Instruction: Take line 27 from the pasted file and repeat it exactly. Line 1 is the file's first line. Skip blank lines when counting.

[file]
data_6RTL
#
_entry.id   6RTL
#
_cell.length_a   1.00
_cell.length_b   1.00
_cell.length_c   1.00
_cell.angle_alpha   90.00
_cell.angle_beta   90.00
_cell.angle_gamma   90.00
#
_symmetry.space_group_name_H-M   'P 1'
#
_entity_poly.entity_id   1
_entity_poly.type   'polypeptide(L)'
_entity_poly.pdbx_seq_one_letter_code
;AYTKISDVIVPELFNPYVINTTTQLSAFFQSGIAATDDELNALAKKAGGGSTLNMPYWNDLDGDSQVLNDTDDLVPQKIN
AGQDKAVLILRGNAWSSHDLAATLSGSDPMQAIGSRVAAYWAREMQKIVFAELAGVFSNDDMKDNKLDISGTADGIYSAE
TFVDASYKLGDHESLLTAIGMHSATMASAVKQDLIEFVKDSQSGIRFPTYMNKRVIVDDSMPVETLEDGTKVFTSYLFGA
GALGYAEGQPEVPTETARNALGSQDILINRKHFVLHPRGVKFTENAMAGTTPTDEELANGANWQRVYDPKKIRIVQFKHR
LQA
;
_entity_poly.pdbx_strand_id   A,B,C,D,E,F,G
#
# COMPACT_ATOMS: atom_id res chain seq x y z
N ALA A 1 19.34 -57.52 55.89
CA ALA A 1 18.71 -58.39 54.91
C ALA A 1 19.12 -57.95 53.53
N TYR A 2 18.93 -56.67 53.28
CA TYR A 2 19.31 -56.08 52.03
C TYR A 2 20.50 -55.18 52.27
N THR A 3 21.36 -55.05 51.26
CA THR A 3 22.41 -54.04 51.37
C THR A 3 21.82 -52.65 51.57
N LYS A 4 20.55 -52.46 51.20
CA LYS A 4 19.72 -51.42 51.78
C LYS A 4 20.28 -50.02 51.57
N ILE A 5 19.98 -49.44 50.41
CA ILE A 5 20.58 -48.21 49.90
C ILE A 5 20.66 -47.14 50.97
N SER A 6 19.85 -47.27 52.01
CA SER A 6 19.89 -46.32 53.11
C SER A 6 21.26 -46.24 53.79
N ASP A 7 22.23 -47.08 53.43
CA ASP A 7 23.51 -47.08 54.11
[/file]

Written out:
CA ALA A 1 18.71 -58.39 54.91